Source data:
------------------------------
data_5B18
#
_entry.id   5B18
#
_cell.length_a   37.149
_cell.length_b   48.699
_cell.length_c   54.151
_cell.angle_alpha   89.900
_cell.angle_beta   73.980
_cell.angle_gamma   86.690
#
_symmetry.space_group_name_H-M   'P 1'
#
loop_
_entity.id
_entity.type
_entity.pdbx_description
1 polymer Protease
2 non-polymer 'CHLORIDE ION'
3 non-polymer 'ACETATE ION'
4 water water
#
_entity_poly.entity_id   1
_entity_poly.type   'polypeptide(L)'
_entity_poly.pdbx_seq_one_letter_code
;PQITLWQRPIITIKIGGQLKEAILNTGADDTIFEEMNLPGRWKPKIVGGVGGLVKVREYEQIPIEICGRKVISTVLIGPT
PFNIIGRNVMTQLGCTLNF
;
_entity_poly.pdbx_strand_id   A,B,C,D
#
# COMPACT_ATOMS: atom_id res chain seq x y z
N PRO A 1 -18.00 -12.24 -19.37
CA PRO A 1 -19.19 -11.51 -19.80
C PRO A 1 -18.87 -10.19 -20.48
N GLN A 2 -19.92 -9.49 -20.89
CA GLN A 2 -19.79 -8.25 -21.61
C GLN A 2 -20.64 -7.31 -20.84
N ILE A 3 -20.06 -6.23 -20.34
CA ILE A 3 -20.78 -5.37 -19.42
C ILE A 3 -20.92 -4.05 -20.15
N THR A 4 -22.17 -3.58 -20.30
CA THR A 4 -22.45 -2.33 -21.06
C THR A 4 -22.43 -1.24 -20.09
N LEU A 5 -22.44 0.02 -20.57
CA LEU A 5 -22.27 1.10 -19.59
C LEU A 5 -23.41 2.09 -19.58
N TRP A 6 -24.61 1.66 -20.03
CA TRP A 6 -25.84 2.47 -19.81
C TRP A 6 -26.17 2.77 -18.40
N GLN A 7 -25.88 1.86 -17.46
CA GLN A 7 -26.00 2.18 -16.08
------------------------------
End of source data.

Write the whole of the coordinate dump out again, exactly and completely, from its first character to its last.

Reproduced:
data_5B18
#
_entry.id   5B18
#
_cell.length_a   37.149
_cell.length_b   48.699
_cell.length_c   54.151
_cell.angle_alpha   89.900
_cell.angle_beta   73.980
_cell.angle_gamma   86.690
#
_symmetry.space_group_name_H-M   'P 1'
#
loop_
_entity.id
_entity.type
_entity.pdbx_description
1 polymer Protease
2 non-polymer 'CHLORIDE ION'
3 non-polymer 'ACETATE ION'
4 water water
#
_entity_poly.entity_id   1
_entity_poly.type   'polypeptide(L)'
_entity_poly.pdbx_seq_one_letter_code
;PQITLWQRPIITIKIGGQLKEAILNTGADDTIFEEMNLPGRWKPKIVGGVGGLVKVREYEQIPIEICGRKVISTVLIGPT
PFNIIGRNVMTQLGCTLNF
;
_entity_poly.pdbx_strand_id   A,B,C,D
#
# COMPACT_ATOMS: atom_id res chain seq x y z
N PRO A 1 -18.00 -12.24 -19.37
CA PRO A 1 -19.19 -11.51 -19.80
C PRO A 1 -18.87 -10.19 -20.48
N GLN A 2 -19.92 -9.49 -20.89
CA GLN A 2 -19.79 -8.25 -21.61
C GLN A 2 -20.64 -7.31 -20.84
N ILE A 3 -20.06 -6.23 -20.34
CA ILE A 3 -20.78 -5.37 -19.42
C ILE A 3 -20.92 -4.05 -20.15
N THR A 4 -22.17 -3.58 -20.30
CA THR A 4 -22.45 -2.33 -21.06
C THR A 4 -22.43 -1.24 -20.09
N LEU A 5 -22.44 0.02 -20.57
CA LEU A 5 -22.27 1.10 -19.59
C LEU A 5 -23.41 2.09 -19.58
N TRP A 6 -24.61 1.66 -20.03
CA TRP A 6 -25.84 2.47 -19.81
C TRP A 6 -26.17 2.77 -18.40
N GLN A 7 -25.88 1.86 -17.46
CA GLN A 7 -26.00 2.18 -16.08